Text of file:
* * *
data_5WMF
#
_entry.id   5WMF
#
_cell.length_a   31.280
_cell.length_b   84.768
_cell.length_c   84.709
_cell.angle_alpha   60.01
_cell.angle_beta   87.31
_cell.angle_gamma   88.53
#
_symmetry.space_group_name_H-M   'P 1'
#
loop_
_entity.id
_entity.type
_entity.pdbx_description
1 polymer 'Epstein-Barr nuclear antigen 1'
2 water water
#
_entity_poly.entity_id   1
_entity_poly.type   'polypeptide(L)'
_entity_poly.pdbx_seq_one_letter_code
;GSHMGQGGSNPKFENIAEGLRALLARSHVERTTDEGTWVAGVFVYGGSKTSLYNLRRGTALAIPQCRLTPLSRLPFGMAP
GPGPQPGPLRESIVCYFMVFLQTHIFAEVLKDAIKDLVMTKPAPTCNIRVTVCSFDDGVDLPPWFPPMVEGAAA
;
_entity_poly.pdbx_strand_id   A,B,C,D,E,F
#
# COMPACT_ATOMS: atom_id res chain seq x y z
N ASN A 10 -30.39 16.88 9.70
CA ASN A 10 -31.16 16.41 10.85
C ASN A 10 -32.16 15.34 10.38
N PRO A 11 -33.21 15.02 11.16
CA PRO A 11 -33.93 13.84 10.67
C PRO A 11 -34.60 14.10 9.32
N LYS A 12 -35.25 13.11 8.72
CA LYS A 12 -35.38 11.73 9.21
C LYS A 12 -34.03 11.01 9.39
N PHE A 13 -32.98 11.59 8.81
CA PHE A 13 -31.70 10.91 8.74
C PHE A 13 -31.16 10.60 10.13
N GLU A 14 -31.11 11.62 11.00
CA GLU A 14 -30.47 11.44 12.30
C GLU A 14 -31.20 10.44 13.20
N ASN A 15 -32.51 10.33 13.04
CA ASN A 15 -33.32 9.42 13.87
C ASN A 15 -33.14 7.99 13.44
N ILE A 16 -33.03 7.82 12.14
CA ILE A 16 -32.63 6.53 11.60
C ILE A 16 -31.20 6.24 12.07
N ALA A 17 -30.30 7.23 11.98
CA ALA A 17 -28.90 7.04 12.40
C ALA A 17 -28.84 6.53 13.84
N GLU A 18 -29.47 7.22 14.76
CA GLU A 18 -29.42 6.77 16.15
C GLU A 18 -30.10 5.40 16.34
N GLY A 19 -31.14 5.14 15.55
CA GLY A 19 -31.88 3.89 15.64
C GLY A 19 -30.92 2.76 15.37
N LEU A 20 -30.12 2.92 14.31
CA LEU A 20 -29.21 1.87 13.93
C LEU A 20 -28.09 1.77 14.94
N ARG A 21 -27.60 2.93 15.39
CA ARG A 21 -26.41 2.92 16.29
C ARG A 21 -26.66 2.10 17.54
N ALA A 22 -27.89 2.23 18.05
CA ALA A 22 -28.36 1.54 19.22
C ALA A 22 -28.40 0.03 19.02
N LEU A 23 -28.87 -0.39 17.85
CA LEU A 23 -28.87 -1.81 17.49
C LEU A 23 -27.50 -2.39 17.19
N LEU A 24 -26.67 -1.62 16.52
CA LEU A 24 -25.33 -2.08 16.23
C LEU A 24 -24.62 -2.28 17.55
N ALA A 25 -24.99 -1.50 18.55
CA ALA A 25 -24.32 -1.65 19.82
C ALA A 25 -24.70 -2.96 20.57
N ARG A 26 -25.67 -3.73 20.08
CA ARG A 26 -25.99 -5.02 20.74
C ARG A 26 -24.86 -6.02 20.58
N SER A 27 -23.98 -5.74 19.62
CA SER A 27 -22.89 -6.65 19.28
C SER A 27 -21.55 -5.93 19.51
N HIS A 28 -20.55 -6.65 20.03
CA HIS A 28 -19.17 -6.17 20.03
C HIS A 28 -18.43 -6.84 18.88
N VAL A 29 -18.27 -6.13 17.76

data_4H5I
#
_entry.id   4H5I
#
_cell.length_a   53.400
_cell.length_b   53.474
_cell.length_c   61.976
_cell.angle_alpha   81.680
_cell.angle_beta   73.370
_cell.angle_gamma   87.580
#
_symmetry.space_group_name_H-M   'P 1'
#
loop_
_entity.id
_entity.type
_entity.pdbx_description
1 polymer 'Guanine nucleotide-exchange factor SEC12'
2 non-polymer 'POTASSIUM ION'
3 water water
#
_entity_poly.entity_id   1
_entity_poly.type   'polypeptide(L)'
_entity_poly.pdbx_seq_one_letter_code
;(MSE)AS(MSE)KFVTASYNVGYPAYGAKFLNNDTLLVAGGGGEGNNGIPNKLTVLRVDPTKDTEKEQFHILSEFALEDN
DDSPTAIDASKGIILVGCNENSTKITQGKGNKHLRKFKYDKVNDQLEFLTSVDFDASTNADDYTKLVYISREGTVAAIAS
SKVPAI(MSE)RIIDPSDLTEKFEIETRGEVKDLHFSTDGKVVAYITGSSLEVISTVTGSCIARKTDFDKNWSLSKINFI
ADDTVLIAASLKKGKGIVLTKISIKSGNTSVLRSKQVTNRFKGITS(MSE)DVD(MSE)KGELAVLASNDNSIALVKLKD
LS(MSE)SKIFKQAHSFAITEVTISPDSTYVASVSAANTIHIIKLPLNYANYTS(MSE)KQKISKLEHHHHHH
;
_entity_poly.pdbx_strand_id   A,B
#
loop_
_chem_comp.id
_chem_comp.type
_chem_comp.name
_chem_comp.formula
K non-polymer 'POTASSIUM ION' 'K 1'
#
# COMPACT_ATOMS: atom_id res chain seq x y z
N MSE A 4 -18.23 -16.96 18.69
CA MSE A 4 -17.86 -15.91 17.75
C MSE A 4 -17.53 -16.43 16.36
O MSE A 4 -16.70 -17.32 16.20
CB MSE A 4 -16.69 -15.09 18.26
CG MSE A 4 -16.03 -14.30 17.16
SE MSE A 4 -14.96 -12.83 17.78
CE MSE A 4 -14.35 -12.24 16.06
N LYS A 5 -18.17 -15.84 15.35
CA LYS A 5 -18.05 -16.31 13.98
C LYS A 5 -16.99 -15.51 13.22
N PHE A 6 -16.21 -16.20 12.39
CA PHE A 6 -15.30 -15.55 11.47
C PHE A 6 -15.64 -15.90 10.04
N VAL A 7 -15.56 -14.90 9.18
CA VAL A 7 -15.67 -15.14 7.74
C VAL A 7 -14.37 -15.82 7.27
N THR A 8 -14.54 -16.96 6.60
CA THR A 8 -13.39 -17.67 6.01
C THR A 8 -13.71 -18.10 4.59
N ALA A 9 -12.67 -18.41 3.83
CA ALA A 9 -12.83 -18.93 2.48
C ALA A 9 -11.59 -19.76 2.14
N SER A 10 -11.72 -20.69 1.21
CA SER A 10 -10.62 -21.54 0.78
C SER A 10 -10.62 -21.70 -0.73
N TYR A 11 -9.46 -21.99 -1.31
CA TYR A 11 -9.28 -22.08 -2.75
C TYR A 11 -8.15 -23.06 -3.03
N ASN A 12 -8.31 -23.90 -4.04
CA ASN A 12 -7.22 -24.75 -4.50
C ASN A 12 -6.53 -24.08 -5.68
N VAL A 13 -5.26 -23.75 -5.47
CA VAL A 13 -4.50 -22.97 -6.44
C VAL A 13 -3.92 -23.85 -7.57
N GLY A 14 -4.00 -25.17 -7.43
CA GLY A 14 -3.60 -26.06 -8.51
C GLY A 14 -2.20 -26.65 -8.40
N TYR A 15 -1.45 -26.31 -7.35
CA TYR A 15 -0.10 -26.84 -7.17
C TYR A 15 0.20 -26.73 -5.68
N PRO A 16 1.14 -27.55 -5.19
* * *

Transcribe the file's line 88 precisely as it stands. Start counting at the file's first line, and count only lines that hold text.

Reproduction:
data_4H5I